As well as continued weight gain, people with binge-eating disorder are more likely to experience depression and anxiety, and other significant health problems (such as asthma, diabetes, and arthritis) than people with a high BMI (body-mass index) but no binge-eating disorder.
One example of OSFED is atypical anorexia nervosa – when someone shows all the symptoms of anorexia and has lost a significant amount of weight but their BMI is in the "normal" or "high" range.
People with eating disorders often have a negative body image, and a strong perception their self-worth is tied to their appearance or body weight.
Burden of disease
Every year in Australia, millions of years of healthy life are lost because of injury, illness or premature deaths in the population. This is known as "burden of disease".
Like national surveys, burden of disease studies are extremely important for planning and funding health services. They use prevalence statistics, or how many people per 100,000 Australians are assumed to have a particular illness. Given we don't have good data on how prevalent eating disorders are, we likely underestimate their burden of disease.
The recently released Australian Burden of Disease Study 2015 lists eating disorders among the most burdensome illnesses for Australian females, being the tenth leading cause of total burden of disease for females aged 5-14 and women aged 25-44.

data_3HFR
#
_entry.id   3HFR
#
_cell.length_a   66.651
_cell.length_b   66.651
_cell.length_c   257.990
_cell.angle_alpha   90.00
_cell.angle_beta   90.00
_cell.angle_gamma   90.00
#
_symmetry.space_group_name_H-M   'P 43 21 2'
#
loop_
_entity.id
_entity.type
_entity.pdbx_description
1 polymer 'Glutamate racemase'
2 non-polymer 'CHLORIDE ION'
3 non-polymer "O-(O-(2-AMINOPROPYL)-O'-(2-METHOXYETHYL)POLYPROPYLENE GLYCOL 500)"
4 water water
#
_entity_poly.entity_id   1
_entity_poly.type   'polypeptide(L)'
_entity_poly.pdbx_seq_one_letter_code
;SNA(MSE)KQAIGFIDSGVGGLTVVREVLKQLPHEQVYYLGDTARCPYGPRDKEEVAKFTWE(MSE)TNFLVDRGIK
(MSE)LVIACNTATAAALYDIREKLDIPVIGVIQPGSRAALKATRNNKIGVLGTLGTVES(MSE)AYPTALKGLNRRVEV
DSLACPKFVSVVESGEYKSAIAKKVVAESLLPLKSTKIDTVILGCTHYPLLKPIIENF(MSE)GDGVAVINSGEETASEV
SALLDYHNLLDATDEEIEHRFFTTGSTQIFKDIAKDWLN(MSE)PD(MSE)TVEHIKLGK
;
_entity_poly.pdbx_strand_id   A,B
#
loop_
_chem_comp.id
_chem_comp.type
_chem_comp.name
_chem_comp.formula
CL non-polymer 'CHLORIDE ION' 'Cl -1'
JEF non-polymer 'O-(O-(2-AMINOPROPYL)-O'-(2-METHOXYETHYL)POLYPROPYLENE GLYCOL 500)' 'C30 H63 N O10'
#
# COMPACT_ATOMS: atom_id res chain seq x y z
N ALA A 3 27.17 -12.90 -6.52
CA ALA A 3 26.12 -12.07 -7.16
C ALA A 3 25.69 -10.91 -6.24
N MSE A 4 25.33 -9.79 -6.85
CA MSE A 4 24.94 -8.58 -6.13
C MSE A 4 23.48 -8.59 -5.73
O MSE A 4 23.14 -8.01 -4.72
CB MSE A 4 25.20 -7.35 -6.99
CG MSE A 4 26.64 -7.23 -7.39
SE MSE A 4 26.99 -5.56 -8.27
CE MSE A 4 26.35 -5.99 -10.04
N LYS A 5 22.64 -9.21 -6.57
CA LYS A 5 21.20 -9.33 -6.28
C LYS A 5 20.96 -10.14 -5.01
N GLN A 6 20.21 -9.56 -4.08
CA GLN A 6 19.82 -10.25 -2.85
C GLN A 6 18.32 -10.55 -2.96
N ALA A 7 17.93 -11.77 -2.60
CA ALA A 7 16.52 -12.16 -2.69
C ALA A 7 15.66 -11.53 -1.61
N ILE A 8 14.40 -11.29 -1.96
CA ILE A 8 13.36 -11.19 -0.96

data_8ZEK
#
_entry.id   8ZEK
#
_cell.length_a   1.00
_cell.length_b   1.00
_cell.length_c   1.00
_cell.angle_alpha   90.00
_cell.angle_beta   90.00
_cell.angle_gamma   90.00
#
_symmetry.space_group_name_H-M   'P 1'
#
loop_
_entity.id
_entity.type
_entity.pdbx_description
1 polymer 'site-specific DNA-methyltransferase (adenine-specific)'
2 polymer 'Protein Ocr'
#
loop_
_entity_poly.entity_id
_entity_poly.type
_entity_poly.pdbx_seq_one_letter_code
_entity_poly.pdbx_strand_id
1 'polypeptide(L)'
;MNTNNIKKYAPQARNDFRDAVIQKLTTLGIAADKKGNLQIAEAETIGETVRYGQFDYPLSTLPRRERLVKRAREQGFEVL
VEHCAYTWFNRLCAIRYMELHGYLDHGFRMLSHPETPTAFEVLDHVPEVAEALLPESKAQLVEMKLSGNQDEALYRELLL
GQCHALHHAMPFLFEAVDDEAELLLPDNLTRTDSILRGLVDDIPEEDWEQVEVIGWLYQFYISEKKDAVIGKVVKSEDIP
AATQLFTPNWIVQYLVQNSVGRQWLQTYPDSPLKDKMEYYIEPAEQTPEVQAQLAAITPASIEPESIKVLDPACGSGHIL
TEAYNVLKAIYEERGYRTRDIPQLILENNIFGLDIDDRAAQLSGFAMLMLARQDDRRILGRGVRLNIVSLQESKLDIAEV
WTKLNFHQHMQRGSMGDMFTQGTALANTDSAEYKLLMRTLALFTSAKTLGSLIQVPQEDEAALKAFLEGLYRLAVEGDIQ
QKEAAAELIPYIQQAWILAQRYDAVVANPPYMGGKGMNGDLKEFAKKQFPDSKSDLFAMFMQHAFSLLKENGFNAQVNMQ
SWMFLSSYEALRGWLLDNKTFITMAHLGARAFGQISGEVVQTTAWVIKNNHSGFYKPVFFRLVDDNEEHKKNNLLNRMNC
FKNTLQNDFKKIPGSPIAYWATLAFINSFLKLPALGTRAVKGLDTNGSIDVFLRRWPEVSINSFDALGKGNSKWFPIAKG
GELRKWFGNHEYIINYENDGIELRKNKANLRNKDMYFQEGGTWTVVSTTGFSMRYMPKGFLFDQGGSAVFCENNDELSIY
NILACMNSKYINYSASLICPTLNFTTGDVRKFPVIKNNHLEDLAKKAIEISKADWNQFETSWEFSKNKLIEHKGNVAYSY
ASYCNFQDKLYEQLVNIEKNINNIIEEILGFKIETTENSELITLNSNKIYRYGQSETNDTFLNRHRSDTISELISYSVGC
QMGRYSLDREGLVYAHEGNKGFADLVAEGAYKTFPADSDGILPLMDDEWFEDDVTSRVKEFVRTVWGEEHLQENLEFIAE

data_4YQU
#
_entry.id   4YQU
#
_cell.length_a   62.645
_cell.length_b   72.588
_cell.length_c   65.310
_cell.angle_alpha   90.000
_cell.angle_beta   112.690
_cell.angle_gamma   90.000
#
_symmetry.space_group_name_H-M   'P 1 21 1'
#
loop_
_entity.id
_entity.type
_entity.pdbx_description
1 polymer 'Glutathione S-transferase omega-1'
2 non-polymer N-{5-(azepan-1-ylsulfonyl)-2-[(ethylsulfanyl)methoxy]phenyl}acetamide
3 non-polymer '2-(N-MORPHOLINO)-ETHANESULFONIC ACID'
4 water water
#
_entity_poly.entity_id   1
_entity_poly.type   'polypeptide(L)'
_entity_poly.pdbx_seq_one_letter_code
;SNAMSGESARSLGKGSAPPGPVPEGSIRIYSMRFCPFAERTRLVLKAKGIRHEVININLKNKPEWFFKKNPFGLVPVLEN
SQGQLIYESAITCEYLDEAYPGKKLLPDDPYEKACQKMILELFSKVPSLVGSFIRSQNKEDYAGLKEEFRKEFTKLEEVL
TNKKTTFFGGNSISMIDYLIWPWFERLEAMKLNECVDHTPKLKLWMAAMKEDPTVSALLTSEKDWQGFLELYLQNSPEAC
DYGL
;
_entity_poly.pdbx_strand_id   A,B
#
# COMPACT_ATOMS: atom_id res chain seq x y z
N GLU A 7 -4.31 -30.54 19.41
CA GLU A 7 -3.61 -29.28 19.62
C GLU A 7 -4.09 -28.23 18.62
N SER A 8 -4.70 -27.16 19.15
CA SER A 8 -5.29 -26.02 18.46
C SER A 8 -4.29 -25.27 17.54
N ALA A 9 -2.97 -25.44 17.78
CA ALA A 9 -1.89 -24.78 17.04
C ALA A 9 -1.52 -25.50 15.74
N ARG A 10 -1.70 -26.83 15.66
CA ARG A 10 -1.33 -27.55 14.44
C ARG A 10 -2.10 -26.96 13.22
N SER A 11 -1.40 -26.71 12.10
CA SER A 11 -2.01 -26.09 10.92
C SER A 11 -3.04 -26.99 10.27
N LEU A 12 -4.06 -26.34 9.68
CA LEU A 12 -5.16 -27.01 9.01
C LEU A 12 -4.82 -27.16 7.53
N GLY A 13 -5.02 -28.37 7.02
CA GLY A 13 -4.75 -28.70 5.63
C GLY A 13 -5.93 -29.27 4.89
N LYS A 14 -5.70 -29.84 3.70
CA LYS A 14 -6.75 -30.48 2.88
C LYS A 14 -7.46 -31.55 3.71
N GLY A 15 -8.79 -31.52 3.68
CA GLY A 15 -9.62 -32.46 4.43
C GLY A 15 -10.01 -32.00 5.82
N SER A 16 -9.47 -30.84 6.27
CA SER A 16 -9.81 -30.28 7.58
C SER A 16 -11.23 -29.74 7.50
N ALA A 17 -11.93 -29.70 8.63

Importantly, the most common eating disorder – binge-eating disorder – is not included in burden of disease studies, meaning all these figures miscalculate the impact of eating disorders by a long way.
Eating disorders are on the rise
Despite our lack of prevalence data, there is evidence showing eating disorders are an increasing problem and should be regarded as a national priority.
Consecutive population surveys in South Australia showed the numbers of people with eating disorders climbed over a ten-year period.
Annual youth surveys demonstrate body image, the most potent risk factor for eating disorders, is year after year among the top concerns for young people.
A recent study on adolescents in the Hunter Valley region of NSW found one in five had experienced an eating disorder.
Treatment and prevention
People with eating disorders use more health services than people with all other forms of mental illness, but often don't receive appropriate and effective treatment. They typically receive treatment for weight loss, depression or anxiety, but are rarely treated for their disordered eating.
Eating disorders were estimated to cost the health system A$99.9 million in the year 2012 alone.
Better treatment and prevention of eating disorders would reduce the cost and the burden of disease. But we need the data to show where the treatment gaps are and how to fund better services.
There are many promising elements of the proposed Intergenerational Health and Mental Health Study. These include surveying multiple people in a family, gathering physical and mental health data, and a target of more than 60,000 Australians. But it's time eating disorders were included.